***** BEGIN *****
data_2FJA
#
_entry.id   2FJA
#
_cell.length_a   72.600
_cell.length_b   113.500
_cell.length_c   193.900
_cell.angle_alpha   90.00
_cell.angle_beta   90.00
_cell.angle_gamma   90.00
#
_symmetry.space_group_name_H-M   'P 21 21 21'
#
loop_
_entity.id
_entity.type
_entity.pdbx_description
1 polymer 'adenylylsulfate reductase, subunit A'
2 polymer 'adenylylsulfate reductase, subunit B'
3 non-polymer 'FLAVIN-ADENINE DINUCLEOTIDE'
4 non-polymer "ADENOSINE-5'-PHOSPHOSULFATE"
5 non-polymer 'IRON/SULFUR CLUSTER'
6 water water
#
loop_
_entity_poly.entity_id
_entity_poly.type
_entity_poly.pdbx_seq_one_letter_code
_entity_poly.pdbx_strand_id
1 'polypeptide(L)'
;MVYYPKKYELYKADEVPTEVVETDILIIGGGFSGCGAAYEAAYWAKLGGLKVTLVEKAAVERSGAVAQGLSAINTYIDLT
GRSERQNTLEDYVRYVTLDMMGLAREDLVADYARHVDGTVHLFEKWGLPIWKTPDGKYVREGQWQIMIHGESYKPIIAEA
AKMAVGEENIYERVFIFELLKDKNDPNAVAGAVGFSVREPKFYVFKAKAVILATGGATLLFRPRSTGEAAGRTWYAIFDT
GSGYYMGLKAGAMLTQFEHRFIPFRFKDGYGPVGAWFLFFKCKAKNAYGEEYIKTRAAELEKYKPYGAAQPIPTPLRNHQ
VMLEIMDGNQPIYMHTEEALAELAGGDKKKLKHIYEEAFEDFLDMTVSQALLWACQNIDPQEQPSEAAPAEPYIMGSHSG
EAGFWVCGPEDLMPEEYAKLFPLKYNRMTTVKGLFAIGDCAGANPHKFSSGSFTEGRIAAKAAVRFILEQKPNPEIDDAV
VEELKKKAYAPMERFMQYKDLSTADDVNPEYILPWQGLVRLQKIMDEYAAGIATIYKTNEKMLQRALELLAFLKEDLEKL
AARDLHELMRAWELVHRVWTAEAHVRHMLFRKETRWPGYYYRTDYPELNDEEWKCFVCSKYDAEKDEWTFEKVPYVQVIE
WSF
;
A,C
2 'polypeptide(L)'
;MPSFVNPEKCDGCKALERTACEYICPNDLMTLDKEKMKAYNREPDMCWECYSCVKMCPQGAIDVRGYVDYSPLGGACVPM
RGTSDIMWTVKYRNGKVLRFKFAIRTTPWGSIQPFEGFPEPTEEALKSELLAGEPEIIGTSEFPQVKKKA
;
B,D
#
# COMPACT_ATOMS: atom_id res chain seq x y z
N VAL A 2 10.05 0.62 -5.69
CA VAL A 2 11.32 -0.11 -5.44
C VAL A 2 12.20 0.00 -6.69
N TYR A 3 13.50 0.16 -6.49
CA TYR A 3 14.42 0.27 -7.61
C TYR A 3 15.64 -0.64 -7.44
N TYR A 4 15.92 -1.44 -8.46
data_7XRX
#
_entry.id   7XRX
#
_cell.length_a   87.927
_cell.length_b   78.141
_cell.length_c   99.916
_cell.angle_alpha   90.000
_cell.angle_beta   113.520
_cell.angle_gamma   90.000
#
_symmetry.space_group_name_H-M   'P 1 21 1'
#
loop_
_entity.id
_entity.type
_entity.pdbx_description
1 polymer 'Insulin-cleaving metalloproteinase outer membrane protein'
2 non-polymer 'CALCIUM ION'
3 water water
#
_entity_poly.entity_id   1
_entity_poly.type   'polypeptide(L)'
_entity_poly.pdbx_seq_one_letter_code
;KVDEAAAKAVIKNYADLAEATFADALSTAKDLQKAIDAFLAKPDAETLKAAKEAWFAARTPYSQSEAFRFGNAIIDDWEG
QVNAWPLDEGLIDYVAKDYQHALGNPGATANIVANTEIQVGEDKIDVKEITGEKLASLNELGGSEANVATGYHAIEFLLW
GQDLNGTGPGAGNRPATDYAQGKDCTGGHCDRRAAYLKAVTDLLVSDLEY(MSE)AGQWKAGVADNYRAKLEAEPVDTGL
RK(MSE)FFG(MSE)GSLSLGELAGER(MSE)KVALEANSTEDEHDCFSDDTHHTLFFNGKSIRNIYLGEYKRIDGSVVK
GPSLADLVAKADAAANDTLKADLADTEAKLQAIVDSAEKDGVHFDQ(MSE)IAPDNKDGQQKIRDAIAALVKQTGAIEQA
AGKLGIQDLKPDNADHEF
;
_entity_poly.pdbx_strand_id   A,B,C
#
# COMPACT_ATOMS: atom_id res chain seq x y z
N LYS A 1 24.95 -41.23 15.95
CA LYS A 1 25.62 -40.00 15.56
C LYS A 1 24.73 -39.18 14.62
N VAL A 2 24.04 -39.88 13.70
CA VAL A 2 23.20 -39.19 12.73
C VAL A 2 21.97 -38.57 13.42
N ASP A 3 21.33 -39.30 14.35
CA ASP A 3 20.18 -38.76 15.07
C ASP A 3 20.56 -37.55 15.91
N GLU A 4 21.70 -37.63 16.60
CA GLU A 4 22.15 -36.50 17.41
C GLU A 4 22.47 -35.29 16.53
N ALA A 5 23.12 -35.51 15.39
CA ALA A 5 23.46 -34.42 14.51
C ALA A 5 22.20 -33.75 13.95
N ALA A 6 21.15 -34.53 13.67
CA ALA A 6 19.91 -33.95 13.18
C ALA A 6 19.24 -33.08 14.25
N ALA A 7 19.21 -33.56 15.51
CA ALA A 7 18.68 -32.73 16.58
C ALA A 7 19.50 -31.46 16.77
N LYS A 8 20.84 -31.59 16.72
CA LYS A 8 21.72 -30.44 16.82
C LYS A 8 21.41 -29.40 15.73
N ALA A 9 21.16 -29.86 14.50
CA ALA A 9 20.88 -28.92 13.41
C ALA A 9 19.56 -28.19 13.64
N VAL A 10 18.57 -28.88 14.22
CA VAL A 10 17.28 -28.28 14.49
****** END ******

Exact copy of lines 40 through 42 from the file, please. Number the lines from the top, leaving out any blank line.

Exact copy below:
;
A,C
2 'polypeptide(L)'